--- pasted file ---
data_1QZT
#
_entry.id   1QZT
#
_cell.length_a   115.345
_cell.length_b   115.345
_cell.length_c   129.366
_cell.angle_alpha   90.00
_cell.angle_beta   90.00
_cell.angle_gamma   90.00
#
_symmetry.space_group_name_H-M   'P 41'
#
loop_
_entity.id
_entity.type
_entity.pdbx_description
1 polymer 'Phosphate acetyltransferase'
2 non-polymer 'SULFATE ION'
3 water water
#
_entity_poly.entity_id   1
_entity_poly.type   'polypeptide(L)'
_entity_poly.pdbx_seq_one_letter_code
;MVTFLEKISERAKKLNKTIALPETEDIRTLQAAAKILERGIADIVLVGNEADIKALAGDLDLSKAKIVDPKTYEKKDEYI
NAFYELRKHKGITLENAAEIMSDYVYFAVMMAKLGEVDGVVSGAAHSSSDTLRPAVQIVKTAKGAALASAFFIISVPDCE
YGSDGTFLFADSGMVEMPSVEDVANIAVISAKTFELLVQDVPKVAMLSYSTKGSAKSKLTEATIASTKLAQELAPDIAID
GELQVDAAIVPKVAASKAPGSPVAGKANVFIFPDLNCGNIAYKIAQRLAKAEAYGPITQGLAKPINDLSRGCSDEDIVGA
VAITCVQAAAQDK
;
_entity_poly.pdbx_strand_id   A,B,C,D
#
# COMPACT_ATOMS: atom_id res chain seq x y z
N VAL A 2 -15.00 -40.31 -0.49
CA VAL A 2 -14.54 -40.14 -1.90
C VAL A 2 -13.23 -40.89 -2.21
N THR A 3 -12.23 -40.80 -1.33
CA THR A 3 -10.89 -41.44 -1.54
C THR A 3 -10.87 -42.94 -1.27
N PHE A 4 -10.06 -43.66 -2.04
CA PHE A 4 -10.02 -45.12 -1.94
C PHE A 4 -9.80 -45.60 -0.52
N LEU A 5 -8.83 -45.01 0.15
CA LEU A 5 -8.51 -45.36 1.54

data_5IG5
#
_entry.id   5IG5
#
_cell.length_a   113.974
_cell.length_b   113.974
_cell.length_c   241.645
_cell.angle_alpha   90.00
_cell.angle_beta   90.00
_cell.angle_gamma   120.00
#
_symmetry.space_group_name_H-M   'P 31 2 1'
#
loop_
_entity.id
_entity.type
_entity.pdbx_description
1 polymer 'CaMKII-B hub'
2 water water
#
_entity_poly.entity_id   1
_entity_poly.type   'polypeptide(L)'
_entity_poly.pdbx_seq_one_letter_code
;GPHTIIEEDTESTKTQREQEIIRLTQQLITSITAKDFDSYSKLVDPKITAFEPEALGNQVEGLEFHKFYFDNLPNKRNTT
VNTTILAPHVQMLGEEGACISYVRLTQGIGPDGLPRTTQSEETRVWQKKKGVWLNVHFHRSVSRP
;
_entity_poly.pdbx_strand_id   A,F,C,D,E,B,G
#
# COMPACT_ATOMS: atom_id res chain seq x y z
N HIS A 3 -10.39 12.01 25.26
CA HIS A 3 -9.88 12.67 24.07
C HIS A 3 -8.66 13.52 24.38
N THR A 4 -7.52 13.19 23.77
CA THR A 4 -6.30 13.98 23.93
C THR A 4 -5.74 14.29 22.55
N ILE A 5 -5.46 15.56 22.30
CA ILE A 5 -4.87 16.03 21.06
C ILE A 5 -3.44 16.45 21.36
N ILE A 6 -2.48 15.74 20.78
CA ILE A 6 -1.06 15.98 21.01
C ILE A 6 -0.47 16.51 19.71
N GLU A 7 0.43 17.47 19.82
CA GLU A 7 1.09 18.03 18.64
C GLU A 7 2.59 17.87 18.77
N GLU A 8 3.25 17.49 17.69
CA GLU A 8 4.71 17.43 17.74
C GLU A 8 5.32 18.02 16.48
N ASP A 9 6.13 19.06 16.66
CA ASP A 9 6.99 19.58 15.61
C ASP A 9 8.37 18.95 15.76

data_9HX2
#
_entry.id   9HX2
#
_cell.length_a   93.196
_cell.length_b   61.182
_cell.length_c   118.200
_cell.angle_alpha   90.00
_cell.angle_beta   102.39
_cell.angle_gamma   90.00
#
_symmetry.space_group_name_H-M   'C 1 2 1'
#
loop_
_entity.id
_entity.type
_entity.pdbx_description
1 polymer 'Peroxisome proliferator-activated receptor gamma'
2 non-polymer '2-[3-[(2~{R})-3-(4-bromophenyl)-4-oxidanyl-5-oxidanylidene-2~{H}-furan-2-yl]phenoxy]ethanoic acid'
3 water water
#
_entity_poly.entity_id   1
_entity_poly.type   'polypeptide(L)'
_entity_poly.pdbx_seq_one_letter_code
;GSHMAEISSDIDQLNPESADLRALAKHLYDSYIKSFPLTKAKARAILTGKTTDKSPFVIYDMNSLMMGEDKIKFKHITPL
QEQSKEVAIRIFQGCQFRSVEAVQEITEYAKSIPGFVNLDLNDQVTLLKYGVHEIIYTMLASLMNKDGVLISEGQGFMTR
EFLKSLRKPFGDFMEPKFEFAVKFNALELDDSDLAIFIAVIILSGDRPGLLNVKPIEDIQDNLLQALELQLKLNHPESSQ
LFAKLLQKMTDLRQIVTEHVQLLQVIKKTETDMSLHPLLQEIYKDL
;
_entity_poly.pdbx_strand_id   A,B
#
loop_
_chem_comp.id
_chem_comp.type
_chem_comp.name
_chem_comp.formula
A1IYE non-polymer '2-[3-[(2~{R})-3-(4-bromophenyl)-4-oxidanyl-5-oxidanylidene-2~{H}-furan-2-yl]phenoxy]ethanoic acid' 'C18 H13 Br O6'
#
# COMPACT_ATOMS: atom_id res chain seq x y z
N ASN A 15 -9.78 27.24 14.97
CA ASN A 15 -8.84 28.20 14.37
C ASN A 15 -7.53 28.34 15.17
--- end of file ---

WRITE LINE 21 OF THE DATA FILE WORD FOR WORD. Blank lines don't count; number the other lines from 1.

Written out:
#